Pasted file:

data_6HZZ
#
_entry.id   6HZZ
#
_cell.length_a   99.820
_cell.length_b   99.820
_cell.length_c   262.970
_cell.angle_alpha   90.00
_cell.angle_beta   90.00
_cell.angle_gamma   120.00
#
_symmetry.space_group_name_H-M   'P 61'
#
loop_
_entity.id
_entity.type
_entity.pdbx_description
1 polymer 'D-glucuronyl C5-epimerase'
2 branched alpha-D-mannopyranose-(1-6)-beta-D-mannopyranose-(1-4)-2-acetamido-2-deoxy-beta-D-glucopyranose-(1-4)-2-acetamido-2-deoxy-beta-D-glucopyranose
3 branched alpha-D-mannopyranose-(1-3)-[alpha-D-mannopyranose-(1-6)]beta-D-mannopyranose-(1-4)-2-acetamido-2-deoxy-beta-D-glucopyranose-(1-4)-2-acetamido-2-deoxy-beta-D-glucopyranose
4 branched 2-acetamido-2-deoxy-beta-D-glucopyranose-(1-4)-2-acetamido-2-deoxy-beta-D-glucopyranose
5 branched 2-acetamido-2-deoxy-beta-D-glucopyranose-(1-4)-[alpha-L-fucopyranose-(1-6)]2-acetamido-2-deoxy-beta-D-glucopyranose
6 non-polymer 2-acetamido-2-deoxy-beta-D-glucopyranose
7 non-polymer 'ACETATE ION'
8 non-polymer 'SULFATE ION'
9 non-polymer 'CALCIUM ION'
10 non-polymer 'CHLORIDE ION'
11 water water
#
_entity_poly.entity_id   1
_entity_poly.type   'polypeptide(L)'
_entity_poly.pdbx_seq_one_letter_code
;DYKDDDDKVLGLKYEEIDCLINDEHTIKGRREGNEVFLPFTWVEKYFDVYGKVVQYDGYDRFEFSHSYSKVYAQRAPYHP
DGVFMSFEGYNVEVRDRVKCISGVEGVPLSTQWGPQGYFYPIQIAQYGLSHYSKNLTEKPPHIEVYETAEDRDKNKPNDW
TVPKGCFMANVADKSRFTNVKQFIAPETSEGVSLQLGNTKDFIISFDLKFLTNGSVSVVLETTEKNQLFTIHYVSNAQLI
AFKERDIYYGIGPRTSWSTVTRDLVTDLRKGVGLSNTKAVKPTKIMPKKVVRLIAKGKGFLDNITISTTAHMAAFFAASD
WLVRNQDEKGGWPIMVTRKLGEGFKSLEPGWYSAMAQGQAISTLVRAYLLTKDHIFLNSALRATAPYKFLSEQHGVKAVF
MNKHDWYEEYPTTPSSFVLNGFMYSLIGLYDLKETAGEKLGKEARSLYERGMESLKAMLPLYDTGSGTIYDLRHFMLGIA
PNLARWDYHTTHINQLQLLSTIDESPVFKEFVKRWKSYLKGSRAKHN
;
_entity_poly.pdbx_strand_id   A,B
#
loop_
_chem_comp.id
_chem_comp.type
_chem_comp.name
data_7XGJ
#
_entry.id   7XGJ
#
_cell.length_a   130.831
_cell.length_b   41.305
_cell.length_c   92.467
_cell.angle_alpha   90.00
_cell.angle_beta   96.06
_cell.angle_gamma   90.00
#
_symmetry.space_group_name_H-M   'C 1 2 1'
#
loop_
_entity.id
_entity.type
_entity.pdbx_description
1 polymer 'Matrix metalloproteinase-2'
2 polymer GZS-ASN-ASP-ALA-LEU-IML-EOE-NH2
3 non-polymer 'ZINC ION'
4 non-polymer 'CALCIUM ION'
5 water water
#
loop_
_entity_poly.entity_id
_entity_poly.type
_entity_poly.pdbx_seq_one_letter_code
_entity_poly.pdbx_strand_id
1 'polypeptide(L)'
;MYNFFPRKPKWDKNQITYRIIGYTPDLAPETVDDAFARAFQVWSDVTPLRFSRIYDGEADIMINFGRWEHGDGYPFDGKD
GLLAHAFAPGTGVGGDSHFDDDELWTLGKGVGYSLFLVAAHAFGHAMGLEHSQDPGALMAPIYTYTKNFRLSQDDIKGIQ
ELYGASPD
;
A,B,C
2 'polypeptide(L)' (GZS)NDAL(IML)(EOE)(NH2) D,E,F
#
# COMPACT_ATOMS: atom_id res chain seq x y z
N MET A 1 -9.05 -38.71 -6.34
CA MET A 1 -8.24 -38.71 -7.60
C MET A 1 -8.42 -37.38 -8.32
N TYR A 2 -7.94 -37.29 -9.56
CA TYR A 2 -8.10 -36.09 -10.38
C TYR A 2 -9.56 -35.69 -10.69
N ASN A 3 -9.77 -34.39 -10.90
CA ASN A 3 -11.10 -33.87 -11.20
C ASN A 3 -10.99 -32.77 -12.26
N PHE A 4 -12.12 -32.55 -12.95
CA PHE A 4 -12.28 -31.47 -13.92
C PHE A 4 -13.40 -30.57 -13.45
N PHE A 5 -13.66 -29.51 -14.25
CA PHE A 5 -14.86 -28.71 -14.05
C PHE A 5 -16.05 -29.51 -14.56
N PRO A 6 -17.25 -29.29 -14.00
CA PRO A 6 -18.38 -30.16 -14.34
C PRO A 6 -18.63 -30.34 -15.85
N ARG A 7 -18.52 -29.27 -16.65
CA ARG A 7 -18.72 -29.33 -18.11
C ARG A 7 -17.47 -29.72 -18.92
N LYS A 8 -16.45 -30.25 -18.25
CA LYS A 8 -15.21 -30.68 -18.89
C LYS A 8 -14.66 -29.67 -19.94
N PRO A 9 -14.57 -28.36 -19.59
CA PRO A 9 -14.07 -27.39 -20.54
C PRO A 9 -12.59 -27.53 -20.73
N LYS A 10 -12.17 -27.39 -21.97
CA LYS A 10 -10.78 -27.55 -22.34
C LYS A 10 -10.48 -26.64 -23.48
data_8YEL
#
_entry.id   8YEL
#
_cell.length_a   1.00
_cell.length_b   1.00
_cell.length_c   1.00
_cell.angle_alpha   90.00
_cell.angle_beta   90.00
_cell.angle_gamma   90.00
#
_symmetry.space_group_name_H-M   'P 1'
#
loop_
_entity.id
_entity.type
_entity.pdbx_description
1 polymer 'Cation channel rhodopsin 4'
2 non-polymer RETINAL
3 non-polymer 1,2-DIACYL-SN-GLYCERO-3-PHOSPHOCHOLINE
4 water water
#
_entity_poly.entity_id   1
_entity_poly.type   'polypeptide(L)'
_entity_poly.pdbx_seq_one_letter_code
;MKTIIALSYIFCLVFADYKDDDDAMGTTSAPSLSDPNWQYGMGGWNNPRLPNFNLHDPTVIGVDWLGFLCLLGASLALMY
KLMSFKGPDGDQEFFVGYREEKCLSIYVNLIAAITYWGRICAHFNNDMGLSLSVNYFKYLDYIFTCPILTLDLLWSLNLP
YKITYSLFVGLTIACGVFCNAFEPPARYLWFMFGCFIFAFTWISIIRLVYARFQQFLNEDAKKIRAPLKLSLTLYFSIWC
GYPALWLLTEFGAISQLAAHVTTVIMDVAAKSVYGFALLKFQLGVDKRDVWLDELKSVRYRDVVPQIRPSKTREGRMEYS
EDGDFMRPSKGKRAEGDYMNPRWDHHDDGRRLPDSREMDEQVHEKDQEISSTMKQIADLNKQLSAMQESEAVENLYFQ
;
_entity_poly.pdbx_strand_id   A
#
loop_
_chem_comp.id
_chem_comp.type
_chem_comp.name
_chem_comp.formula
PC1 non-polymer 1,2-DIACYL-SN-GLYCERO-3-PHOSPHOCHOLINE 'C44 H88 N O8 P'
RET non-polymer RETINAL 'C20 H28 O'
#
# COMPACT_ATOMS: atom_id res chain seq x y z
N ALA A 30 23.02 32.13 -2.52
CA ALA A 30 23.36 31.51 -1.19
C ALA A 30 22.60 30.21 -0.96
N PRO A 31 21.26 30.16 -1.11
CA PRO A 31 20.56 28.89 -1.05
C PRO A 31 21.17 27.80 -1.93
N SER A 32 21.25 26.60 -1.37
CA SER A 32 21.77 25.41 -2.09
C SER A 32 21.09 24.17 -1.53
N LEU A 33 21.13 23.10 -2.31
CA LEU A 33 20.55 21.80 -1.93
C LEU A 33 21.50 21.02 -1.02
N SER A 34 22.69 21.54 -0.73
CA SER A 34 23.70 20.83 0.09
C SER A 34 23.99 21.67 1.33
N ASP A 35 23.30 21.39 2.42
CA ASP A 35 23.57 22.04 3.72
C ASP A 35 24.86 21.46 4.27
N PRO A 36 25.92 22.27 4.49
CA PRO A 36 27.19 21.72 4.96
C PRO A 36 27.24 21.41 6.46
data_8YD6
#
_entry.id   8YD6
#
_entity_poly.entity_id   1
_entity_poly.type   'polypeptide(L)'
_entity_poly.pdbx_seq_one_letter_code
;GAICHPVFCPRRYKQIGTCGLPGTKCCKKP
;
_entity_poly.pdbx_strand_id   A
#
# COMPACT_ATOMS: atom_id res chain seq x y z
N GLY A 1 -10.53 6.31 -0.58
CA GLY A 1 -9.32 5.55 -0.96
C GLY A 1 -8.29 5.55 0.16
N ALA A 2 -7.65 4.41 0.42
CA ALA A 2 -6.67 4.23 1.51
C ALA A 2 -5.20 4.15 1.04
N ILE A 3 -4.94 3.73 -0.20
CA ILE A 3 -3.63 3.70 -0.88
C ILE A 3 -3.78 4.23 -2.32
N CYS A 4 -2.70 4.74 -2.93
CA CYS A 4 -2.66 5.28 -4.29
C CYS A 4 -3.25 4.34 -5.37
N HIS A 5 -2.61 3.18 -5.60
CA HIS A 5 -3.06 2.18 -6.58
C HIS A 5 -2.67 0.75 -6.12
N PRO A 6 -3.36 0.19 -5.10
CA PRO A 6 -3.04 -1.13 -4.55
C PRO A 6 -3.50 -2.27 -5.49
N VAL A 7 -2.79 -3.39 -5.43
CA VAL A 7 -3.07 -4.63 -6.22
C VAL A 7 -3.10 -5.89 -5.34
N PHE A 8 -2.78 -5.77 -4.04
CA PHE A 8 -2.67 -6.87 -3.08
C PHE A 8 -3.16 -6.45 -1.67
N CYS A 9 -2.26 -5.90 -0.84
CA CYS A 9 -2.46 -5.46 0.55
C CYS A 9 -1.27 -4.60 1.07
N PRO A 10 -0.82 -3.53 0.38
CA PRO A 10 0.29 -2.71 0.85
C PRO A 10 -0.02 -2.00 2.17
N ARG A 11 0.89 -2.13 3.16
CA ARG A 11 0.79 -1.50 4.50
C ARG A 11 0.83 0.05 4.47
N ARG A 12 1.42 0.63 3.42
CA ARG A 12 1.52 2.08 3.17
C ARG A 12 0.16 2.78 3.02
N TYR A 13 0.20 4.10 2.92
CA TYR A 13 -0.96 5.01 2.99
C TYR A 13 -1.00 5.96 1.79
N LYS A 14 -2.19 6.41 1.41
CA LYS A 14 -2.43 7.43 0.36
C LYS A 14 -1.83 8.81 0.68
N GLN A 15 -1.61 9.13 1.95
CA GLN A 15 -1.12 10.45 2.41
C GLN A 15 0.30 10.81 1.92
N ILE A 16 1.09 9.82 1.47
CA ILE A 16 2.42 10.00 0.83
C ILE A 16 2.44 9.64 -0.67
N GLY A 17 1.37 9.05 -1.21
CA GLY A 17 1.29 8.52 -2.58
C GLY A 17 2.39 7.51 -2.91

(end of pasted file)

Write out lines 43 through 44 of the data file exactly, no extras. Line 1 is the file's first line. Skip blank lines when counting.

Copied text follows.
loop_
_chem_comp.id